Those staffs control the battalion via radios, maps
and computers in a room.
“They report the locations and move the units on
the constructive play game board, which is inside a
computer simulation,” Kennedy said. “Constructive
units are a staff moving icons on a computer-generated
map going against a computer-generated enemy.
“Live units are, no kidding, a full-up unit out there
with their radios, with their vehicles, with all the logis-
tical requirements and problems that come with that,”
he said. “They are maneuvering on the open desert.”
Live play means more realistic situations than most
“When you’re in the constructive arena, everybody
has good comms,” Kennedy said. “If your comm head-
set doesn’t work, you can lean around the partition and
tell your higher headquarters.”
But “when you’re on the desert floor, there are miles
and miles of separation, and all these awful mountains
we have out here that seem to defy line-of-sight studies
and create a lot of headaches for communications offi-
cers,” he said. “So the command and control challenges
of managing and fighting the fight with a live force are
exponentially greater than those in a constructive world.
“No one in the history of ever has taken a wrong
turn on the constructive computer simulation and
screwed things up,” Kennedy added. “Unfortunately,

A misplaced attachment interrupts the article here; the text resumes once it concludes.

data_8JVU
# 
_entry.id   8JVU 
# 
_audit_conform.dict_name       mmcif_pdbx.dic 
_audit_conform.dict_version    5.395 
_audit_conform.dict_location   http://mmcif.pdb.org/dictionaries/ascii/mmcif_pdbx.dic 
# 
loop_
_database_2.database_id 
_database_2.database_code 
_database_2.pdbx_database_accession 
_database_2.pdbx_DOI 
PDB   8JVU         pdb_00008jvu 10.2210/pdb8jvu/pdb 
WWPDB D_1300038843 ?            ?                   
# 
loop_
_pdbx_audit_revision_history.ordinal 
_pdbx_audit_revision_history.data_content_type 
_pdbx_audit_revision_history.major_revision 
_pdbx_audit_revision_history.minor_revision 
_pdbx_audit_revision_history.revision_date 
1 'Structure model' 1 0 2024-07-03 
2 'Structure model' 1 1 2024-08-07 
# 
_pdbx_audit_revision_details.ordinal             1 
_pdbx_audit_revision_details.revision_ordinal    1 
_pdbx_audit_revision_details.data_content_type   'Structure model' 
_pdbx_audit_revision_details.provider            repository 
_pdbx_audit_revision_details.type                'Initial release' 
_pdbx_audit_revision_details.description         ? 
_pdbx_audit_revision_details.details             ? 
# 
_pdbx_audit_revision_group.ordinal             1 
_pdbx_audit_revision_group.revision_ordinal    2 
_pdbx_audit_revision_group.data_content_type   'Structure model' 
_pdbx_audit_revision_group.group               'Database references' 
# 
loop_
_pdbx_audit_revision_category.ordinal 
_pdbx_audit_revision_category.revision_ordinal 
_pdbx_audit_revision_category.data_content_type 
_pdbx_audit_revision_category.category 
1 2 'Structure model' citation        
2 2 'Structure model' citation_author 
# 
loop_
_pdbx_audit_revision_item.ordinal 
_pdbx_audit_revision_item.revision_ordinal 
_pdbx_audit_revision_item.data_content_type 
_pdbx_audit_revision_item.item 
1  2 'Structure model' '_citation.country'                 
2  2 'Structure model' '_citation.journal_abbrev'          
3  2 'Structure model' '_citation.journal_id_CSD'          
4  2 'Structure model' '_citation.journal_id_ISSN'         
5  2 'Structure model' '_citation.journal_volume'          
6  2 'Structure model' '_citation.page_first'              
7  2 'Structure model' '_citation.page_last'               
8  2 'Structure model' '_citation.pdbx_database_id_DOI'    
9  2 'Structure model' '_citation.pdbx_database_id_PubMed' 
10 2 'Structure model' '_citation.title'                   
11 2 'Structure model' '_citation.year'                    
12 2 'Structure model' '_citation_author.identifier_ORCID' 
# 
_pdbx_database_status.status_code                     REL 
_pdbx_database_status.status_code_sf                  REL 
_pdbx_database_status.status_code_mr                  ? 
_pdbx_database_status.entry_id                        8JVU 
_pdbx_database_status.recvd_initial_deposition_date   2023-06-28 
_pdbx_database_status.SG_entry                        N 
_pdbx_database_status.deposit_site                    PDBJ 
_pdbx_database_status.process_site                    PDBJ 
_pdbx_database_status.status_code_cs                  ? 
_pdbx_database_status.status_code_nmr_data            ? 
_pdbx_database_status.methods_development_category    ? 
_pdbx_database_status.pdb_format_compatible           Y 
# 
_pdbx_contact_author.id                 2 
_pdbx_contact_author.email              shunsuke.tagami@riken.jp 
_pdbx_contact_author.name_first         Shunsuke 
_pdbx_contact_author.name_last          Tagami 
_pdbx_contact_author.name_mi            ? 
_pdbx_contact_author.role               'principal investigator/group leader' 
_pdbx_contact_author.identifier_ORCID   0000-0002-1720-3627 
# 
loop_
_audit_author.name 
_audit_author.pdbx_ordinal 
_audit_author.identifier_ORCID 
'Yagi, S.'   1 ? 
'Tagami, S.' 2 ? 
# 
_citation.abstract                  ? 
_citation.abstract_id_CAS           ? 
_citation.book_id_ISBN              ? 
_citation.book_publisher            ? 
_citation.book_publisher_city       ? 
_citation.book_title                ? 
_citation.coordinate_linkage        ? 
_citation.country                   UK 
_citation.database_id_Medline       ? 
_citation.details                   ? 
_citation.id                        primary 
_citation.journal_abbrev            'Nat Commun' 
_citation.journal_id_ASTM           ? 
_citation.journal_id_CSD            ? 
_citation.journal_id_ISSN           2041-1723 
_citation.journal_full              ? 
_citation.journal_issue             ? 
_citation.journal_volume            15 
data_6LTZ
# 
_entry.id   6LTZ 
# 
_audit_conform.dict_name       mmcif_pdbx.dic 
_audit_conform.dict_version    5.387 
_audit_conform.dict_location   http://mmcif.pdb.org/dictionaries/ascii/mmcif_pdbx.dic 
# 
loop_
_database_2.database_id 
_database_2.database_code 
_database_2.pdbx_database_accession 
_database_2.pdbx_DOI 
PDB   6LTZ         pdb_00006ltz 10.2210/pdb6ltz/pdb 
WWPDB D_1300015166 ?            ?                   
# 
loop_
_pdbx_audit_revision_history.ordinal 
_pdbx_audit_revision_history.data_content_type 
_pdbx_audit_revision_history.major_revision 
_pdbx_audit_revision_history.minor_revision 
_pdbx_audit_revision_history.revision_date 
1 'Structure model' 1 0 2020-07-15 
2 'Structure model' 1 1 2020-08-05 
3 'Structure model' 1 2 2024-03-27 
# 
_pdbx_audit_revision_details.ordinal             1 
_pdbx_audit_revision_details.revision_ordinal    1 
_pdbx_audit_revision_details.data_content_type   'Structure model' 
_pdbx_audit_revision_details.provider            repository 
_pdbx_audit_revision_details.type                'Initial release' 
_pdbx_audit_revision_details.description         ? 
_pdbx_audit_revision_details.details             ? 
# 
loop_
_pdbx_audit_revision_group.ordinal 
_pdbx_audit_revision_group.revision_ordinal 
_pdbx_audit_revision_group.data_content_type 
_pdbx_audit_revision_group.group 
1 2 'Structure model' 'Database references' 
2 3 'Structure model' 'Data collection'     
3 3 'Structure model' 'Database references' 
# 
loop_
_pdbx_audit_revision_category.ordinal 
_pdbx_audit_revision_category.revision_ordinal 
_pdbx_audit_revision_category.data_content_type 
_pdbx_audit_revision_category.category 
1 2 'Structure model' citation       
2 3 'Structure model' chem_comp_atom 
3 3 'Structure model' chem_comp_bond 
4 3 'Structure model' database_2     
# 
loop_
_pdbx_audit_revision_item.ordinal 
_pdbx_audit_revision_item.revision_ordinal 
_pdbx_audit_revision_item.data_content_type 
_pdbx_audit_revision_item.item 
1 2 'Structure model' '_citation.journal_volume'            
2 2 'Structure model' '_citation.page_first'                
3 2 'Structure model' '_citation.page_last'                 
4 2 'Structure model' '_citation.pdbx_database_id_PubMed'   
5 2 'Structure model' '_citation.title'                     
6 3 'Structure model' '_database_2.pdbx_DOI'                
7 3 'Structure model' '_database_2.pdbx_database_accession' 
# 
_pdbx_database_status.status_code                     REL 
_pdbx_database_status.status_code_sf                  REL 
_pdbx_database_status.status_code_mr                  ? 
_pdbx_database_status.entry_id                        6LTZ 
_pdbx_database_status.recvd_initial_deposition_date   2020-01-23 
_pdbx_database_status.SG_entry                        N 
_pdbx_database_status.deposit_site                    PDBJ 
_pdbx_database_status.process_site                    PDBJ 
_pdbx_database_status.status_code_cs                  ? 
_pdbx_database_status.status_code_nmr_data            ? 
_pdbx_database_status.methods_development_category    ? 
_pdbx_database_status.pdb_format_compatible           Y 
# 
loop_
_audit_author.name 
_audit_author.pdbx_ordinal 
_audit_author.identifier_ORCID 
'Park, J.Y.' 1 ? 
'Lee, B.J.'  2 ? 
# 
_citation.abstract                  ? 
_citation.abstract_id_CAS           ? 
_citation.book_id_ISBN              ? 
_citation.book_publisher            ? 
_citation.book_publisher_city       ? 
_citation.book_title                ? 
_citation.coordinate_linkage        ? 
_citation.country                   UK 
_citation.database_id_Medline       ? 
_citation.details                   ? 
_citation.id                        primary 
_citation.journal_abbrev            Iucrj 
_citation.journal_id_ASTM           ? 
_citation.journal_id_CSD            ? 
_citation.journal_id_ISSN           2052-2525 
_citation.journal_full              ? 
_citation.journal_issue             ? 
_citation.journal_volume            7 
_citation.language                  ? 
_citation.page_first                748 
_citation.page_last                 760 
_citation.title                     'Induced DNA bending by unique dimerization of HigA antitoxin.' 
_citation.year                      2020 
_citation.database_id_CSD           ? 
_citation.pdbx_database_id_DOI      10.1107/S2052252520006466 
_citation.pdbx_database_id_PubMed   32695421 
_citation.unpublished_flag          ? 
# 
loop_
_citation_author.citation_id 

Still, constructive play will
remain part of MAGTF training and
the MAGTF Staff Training Program
helping coach unit commanders.
“Constructive is useful,” Kennedy
said, noting it enables planning and
command and control of a force
using the full range of its weaponry,
from aircraft and missiles to tanks
and artillery, and dealing with added
stresses and headaches when things
really do not go as planned.
“Even with the land expansion,
Twentynine Palms is not a large
enough land mass to contain the
effects of weapons and weapons
systems that an expeditionary
brigade comes with,” he said.
The expansion provides room for the ground combat element, but it’s just not enough for the air combat
“So constructive play becomes very, very useful” to
put the staff through the drill of planning and execut-
ing as a MAGTF,” he added. “In constructive play, we
can play the playing field as wide as we can play it.”
Kennedy said constructive play also lets coalition forces
train with Marines without the cost or logistical demands
of bringing troops, vehicles, aircraft or equipment “but
[for] their staffs to get the benefit of being a part of a multi-
national organization that’s doing a real mission.”
LSE- 15 was to include command staffs and troops
from Mexico, Britain and Japan.
It has been many years since the Marine Corps did
“live” brigade-sized exercises, Kennedy said.
“I think we’re going to have a pretty good learning
curve as we open this up and start learning about it,”
The permanent addition also will ease the busy
training tempo at Twentynine Palms. Other units, particularly with 1st Marine Division, will have access to
train in the shared area during the 30-day periods.
“Parts of the base that we already have are in high
demand,” Kennedy said. “There is a lot of demand on
our range space, and the land expansion is going to
allow us to loosen some.” ;
Marine Corps LCpL Nathaniel Malicoat, radio operator with 1st Platoon,
Company A, 1st Battalion, 7th Marine Regiment, performs a communication
check during a tactical recovery of aircraft and personnel mission in response
to a scenario-based incident during an Integrated Training Exercise aboard
Marine Corps Air Ground Combat Center Twentynine Palms, Calif., Aug. 1.